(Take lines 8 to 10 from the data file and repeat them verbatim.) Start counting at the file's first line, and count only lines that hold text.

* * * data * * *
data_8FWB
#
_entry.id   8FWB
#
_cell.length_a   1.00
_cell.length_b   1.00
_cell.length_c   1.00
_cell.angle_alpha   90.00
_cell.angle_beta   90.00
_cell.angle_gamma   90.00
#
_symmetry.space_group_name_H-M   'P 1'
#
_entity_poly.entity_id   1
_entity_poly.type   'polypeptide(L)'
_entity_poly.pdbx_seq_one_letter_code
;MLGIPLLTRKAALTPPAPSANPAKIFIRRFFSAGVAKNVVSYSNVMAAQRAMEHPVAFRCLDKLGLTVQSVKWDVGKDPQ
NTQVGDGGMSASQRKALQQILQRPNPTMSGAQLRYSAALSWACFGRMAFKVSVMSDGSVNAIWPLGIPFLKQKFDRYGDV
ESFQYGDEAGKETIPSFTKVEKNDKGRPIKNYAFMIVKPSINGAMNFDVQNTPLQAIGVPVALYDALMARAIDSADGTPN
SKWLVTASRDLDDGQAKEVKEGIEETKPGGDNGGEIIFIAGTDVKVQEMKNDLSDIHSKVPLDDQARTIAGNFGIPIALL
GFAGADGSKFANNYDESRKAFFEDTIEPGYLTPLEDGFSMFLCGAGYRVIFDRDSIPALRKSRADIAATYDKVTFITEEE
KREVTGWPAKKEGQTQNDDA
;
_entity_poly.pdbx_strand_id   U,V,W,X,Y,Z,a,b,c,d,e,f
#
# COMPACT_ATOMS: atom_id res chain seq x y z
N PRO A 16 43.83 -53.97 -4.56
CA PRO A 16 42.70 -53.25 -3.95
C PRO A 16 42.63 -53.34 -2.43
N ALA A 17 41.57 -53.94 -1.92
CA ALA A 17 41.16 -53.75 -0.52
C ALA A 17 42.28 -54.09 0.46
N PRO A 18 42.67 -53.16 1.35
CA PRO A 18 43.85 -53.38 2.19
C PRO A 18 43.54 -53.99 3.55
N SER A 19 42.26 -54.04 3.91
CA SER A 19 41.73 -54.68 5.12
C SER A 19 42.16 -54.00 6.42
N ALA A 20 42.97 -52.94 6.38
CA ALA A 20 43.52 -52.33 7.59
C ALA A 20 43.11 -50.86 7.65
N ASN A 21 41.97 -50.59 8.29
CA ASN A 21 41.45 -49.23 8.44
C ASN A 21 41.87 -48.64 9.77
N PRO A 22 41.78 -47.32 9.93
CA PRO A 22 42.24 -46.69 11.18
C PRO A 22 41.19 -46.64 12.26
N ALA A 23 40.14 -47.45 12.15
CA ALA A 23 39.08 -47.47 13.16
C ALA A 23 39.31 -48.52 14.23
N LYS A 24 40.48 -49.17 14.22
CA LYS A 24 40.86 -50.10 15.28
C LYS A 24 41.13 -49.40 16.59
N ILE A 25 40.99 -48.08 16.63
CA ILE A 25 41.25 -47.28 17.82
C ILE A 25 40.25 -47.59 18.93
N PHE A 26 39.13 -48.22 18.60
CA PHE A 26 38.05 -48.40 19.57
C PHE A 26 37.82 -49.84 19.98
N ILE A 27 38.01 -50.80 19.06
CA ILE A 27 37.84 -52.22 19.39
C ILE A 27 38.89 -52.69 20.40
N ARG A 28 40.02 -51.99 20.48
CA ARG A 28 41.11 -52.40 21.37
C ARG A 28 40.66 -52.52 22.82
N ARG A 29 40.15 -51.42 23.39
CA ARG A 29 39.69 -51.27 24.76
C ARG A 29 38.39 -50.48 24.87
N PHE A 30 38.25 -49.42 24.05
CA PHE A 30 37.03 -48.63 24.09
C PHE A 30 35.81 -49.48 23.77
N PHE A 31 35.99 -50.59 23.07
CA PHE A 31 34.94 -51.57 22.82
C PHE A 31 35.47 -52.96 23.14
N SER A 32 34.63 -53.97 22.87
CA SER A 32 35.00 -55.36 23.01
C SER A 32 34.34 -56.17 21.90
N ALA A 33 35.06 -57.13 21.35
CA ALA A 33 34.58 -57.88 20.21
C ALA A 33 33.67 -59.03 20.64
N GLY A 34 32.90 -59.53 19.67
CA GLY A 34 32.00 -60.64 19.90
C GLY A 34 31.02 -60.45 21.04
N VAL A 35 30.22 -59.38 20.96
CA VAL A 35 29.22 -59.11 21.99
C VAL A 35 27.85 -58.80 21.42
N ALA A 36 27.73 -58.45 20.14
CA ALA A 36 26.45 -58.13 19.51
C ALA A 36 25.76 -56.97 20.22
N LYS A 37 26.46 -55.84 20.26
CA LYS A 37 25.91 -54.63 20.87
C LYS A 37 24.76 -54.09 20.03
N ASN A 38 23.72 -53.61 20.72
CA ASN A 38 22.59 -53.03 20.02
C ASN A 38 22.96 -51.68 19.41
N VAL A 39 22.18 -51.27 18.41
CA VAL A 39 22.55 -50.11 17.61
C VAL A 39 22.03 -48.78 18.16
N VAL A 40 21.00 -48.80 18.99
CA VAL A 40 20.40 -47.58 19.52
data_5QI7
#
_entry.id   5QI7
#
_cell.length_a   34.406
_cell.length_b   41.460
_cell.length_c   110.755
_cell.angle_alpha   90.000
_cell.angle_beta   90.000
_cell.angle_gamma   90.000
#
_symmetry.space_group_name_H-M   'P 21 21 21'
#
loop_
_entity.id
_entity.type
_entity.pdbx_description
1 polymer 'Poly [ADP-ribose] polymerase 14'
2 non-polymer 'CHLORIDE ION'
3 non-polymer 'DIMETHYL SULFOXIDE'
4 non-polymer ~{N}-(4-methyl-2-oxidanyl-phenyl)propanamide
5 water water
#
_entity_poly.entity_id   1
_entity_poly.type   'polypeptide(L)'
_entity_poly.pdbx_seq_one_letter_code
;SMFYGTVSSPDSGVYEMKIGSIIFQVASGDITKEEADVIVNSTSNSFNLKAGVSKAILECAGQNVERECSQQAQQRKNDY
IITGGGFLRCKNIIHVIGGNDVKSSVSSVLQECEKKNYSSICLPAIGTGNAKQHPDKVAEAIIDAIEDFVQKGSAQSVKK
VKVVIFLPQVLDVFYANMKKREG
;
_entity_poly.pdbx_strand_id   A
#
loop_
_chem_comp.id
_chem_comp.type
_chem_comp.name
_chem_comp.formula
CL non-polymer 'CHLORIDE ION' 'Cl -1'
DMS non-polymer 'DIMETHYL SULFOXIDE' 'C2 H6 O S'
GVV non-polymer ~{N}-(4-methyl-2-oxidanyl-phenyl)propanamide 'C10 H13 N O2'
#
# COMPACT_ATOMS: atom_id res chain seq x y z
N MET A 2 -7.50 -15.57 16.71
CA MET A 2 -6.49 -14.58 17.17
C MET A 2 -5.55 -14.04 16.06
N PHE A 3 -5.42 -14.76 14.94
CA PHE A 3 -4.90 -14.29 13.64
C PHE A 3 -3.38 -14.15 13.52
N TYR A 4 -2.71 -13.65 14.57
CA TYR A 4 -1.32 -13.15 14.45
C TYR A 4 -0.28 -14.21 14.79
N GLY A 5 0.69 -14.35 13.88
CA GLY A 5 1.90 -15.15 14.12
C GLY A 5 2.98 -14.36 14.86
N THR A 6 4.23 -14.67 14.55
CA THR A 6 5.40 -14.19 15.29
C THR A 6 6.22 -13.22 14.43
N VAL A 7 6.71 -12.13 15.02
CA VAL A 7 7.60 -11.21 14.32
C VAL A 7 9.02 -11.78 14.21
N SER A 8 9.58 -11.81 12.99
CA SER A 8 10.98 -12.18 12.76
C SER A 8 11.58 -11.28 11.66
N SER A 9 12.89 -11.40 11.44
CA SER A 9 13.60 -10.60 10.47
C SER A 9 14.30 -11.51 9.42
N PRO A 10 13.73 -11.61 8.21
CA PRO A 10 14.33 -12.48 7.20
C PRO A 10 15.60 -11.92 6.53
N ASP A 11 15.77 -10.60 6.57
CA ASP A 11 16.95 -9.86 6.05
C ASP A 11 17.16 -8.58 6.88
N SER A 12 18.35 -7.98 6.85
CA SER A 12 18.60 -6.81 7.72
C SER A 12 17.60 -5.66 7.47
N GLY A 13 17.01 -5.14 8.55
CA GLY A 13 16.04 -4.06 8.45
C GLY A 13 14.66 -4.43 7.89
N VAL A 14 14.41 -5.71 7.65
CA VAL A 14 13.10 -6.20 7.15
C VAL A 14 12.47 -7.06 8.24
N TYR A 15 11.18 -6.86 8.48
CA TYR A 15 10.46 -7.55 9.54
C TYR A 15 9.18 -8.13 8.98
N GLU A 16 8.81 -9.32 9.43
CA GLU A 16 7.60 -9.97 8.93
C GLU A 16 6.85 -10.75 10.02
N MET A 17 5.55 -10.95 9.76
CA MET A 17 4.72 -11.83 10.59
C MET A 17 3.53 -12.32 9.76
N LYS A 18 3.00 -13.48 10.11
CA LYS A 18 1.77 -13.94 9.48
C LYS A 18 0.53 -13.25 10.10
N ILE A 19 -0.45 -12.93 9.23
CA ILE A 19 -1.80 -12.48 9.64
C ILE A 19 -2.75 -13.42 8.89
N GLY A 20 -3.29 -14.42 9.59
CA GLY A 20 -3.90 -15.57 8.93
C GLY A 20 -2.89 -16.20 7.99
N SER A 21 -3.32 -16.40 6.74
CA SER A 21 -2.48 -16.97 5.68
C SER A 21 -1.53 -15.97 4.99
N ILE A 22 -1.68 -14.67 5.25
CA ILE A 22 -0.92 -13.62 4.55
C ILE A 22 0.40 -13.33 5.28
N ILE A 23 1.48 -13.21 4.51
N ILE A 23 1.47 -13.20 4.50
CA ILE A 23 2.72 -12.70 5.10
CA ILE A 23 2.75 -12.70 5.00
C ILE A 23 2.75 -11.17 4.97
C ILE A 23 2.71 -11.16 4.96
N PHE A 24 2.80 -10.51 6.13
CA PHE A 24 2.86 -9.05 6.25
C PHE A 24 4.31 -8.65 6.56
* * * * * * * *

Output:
_cell.angle_alpha   90.00
_cell.angle_beta   90.00
_cell.angle_gamma   90.00